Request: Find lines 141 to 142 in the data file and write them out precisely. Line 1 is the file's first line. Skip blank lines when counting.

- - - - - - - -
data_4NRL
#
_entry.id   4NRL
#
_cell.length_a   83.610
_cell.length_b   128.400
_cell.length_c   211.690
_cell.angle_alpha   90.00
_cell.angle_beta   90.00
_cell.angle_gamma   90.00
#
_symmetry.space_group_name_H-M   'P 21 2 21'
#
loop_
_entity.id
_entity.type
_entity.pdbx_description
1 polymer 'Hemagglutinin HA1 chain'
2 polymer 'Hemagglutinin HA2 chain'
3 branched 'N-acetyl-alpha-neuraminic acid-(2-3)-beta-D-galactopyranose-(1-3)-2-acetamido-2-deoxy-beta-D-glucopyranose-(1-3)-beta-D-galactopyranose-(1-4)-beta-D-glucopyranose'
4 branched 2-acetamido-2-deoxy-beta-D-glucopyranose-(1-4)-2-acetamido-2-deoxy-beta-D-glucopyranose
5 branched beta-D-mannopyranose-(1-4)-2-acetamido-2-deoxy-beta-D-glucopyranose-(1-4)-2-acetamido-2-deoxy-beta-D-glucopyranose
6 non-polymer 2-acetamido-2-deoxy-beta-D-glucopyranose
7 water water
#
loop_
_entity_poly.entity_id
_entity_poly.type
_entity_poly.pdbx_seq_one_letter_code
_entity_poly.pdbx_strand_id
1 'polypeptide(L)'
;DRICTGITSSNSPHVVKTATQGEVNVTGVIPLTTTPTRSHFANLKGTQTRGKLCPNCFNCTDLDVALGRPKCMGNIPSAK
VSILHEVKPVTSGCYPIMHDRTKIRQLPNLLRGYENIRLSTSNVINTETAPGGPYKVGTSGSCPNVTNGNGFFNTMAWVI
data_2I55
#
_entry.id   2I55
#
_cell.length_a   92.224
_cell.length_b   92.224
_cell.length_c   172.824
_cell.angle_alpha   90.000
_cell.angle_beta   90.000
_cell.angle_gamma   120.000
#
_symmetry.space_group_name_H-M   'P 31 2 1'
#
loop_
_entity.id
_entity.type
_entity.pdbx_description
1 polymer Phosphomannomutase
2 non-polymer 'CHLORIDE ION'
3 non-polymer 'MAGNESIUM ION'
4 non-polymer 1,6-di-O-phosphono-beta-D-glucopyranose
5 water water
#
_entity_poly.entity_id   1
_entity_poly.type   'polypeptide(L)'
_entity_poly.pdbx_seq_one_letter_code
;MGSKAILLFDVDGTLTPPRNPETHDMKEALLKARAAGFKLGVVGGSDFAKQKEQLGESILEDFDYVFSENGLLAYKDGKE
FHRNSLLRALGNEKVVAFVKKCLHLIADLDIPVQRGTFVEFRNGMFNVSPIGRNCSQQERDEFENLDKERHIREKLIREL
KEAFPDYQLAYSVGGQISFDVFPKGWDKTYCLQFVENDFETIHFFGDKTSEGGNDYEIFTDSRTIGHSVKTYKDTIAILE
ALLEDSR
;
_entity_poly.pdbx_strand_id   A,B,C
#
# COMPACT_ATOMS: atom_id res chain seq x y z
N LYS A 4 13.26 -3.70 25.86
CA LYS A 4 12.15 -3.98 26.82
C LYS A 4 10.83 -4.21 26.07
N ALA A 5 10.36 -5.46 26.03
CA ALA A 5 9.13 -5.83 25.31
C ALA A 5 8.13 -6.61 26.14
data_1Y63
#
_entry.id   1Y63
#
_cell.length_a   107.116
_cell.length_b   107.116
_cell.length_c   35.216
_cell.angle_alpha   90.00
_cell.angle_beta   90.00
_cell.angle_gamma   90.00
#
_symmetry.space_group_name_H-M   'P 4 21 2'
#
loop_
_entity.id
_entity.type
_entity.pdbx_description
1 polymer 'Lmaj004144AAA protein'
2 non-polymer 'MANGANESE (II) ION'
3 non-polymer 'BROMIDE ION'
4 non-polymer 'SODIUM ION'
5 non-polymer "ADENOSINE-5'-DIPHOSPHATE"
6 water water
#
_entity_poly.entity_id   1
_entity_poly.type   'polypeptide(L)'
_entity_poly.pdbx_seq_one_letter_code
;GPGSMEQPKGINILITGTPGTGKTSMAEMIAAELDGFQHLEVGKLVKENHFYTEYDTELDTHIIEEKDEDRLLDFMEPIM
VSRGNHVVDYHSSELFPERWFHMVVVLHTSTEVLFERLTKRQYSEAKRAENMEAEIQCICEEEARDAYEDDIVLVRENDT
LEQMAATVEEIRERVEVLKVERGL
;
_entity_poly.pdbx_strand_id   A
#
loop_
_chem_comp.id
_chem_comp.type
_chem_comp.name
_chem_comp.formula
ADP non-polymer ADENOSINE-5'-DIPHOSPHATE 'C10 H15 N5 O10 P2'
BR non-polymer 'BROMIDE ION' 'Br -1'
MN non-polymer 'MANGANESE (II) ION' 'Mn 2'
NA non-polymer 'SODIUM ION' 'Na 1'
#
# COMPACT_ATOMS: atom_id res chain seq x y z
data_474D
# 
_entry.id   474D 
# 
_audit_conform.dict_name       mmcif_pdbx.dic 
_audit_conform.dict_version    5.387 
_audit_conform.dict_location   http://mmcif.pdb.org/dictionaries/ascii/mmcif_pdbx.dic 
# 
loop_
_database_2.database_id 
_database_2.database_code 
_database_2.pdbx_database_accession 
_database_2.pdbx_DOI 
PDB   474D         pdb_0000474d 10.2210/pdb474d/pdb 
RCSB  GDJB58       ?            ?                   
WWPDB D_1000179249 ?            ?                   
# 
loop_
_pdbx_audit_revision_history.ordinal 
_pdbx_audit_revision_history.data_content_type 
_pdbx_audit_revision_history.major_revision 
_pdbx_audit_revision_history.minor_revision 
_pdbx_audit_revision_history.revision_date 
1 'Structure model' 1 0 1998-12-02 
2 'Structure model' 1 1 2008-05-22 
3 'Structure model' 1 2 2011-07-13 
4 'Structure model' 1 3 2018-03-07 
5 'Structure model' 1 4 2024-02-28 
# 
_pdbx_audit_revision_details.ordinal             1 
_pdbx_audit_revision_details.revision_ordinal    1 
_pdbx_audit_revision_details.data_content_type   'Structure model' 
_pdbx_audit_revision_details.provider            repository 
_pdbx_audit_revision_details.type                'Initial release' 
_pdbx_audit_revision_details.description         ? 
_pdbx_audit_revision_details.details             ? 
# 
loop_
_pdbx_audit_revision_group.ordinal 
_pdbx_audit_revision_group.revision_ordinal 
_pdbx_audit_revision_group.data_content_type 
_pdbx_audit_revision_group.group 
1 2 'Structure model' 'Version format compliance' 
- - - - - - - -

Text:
1 'Structure model' 1 0 1998-12-02 
2 'Structure model' 1 1 2008-05-22 